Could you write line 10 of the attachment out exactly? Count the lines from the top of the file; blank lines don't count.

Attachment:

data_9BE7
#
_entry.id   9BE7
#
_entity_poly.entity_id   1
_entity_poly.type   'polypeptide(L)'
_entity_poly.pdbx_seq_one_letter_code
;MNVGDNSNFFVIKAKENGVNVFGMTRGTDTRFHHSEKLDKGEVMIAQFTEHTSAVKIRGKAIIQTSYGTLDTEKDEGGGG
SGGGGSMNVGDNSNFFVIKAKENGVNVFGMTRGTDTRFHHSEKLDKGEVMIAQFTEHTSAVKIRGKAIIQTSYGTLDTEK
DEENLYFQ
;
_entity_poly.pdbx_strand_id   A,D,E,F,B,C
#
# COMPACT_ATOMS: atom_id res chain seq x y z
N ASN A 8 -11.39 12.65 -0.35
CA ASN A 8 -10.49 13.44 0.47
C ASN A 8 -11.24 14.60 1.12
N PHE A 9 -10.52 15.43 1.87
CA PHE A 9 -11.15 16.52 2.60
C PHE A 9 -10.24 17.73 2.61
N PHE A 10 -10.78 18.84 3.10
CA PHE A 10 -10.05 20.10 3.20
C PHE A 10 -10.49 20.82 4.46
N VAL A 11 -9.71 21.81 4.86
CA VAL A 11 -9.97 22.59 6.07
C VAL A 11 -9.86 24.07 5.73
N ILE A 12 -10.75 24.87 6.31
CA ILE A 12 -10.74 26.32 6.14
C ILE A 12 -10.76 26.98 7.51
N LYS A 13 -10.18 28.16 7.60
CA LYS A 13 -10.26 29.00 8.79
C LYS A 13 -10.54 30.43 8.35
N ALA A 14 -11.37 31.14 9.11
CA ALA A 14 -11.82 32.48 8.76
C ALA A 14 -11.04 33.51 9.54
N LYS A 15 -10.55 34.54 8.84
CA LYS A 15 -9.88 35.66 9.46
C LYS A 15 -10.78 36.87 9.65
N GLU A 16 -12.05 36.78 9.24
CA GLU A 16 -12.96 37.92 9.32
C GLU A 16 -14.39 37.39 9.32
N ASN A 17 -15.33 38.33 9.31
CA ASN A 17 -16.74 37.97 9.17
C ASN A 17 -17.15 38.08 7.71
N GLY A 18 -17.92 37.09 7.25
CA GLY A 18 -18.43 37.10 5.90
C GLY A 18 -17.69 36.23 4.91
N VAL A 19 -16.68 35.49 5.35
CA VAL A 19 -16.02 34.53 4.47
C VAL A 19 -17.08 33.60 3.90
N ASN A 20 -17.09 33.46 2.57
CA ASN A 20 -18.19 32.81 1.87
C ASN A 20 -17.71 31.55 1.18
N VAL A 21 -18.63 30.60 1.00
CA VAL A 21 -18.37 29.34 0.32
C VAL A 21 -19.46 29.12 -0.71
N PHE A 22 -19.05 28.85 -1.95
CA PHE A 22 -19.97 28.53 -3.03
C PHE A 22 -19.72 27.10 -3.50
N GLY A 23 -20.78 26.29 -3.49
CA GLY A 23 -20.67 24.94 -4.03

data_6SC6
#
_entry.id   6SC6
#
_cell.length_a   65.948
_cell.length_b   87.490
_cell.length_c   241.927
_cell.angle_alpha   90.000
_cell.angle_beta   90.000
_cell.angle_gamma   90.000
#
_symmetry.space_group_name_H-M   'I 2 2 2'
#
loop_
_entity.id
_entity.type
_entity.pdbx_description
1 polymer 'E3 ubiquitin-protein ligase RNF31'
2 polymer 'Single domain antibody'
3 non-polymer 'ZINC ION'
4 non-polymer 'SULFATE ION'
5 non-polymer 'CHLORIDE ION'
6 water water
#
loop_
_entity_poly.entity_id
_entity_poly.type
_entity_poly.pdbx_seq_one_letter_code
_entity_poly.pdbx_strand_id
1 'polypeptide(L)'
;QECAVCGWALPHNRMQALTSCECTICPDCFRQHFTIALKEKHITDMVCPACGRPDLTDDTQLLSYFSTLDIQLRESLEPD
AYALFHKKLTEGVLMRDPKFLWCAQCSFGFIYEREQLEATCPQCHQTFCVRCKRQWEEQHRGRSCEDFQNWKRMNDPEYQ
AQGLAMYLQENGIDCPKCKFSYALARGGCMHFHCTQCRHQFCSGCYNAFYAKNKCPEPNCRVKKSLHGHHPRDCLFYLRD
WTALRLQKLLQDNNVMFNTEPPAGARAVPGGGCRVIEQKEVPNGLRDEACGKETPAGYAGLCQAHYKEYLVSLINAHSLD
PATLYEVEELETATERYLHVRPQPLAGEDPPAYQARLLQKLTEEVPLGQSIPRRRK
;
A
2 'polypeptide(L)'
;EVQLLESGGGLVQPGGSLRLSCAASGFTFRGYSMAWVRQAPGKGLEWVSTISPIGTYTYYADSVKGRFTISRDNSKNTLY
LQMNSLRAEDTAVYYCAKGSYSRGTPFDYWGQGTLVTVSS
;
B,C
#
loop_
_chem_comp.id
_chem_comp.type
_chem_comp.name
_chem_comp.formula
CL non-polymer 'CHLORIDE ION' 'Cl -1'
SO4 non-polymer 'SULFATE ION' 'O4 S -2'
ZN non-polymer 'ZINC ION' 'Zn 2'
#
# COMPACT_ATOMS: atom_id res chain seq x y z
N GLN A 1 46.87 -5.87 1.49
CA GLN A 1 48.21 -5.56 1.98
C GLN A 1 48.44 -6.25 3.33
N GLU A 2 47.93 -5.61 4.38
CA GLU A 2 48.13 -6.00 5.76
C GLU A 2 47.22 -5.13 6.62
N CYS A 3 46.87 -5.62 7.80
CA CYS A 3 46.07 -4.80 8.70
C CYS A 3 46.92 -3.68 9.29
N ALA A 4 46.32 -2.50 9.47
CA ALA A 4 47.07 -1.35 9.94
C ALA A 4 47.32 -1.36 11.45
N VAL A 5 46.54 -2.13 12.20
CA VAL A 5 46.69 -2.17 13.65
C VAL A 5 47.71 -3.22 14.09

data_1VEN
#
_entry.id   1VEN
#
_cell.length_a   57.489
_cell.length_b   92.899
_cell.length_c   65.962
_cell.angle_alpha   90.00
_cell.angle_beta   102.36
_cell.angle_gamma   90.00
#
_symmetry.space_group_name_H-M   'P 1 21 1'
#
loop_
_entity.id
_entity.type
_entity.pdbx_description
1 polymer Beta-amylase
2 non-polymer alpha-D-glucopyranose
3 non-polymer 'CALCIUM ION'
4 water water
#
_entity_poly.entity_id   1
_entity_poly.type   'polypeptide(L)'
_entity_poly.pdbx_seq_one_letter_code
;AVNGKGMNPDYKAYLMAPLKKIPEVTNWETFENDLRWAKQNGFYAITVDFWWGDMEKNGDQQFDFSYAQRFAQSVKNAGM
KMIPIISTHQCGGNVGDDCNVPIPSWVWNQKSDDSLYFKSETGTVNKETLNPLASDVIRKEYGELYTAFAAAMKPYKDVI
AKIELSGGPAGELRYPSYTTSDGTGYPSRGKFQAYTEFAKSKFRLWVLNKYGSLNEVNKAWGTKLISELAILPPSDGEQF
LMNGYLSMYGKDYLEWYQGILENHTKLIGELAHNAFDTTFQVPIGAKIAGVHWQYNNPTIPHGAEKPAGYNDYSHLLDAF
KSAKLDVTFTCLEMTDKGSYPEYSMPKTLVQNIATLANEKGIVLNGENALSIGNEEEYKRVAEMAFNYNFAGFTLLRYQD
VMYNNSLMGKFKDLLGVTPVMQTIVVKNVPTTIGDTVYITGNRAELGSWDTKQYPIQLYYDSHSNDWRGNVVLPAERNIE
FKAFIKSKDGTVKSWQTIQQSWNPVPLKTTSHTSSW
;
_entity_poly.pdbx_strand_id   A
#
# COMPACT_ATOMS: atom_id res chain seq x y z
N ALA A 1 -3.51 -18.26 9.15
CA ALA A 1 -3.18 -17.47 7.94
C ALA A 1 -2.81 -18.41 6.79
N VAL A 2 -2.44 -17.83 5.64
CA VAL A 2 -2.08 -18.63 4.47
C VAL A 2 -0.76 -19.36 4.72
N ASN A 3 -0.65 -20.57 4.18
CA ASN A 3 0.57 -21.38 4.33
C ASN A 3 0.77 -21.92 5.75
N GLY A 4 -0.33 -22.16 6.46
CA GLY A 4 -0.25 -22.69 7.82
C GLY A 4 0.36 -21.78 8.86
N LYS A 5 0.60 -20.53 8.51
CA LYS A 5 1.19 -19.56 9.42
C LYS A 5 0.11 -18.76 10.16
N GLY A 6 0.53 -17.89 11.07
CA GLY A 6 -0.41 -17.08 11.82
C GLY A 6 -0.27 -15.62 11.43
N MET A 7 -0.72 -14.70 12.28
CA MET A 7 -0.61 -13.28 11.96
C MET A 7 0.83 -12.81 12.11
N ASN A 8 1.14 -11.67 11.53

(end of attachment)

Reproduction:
DEENLYFQ